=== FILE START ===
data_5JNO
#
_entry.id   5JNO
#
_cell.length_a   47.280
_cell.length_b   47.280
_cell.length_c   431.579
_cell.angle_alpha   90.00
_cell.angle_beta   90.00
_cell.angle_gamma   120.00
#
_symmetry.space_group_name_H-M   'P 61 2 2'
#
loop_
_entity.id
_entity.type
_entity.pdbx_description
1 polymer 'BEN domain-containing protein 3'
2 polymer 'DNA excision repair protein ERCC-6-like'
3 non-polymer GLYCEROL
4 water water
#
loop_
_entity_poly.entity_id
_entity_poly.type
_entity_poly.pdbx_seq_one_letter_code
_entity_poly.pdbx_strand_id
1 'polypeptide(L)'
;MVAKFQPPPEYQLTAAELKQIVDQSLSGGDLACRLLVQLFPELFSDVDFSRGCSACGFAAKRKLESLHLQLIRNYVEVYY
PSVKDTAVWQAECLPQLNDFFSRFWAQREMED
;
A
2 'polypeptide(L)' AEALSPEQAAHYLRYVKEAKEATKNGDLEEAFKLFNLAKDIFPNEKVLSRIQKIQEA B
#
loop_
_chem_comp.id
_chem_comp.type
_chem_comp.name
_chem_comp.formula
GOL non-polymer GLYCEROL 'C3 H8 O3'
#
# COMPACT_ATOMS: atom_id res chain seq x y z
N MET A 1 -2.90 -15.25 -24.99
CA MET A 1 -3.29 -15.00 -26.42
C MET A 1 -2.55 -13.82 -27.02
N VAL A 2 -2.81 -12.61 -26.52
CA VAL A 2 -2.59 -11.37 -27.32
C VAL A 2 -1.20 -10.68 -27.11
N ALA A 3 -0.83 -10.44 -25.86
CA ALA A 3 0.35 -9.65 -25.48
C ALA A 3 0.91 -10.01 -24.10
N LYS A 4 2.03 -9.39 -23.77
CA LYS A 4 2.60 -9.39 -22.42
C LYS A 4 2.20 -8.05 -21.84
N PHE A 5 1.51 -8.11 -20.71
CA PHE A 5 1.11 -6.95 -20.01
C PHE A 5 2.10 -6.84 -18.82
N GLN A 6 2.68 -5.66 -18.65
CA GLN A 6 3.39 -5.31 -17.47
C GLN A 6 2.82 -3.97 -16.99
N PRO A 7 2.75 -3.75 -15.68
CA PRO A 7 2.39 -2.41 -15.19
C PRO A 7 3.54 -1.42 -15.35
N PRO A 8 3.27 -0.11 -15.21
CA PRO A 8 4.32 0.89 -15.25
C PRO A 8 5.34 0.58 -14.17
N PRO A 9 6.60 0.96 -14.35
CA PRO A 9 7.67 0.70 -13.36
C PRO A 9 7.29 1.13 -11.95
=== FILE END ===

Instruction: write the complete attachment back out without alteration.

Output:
data_5JNO
#
_entry.id   5JNO
#
_cell.length_a   47.280
_cell.length_b   47.280
_cell.length_c   431.579
_cell.angle_alpha   90.00
_cell.angle_beta   90.00
_cell.angle_gamma   120.00
#
_symmetry.space_group_name_H-M   'P 61 2 2'
#
loop_
_entity.id
_entity.type
_entity.pdbx_description
1 polymer 'BEN domain-containing protein 3'
2 polymer 'DNA excision repair protein ERCC-6-like'
3 non-polymer GLYCEROL
4 water water
#
loop_
_entity_poly.entity_id
_entity_poly.type
_entity_poly.pdbx_seq_one_letter_code
_entity_poly.pdbx_strand_id
1 'polypeptide(L)'
;MVAKFQPPPEYQLTAAELKQIVDQSLSGGDLACRLLVQLFPELFSDVDFSRGCSACGFAAKRKLESLHLQLIRNYVEVYY
PSVKDTAVWQAECLPQLNDFFSRFWAQREMED
;
A
2 'polypeptide(L)' AEALSPEQAAHYLRYVKEAKEATKNGDLEEAFKLFNLAKDIFPNEKVLSRIQKIQEA B
#
loop_
_chem_comp.id
_chem_comp.type
_chem_comp.name
_chem_comp.formula
GOL non-polymer GLYCEROL 'C3 H8 O3'
#
# COMPACT_ATOMS: atom_id res chain seq x y z
N MET A 1 -2.90 -15.25 -24.99
CA MET A 1 -3.29 -15.00 -26.42
C MET A 1 -2.55 -13.82 -27.02
N VAL A 2 -2.81 -12.61 -26.52
CA VAL A 2 -2.59 -11.37 -27.32
C VAL A 2 -1.20 -10.68 -27.11
N ALA A 3 -0.83 -10.44 -25.86
CA ALA A 3 0.35 -9.65 -25.48
C ALA A 3 0.91 -10.01 -24.10
N LYS A 4 2.03 -9.39 -23.77
CA LYS A 4 2.60 -9.39 -22.42
C LYS A 4 2.20 -8.05 -21.84
N PHE A 5 1.51 -8.11 -20.71
CA PHE A 5 1.11 -6.95 -20.01
C PHE A 5 2.10 -6.84 -18.82
N GLN A 6 2.68 -5.66 -18.65
CA GLN A 6 3.39 -5.31 -17.47
C GLN A 6 2.82 -3.97 -16.99
N PRO A 7 2.75 -3.75 -15.68
CA PRO A 7 2.39 -2.41 -15.19
C PRO A 7 3.54 -1.42 -15.35
N PRO A 8 3.27 -0.11 -15.21
CA PRO A 8 4.32 0.89 -15.25
C PRO A 8 5.34 0.58 -14.17
N PRO A 9 6.60 0.96 -14.35
CA PRO A 9 7.67 0.70 -13.36
C PRO A 9 7.29 1.13 -11.95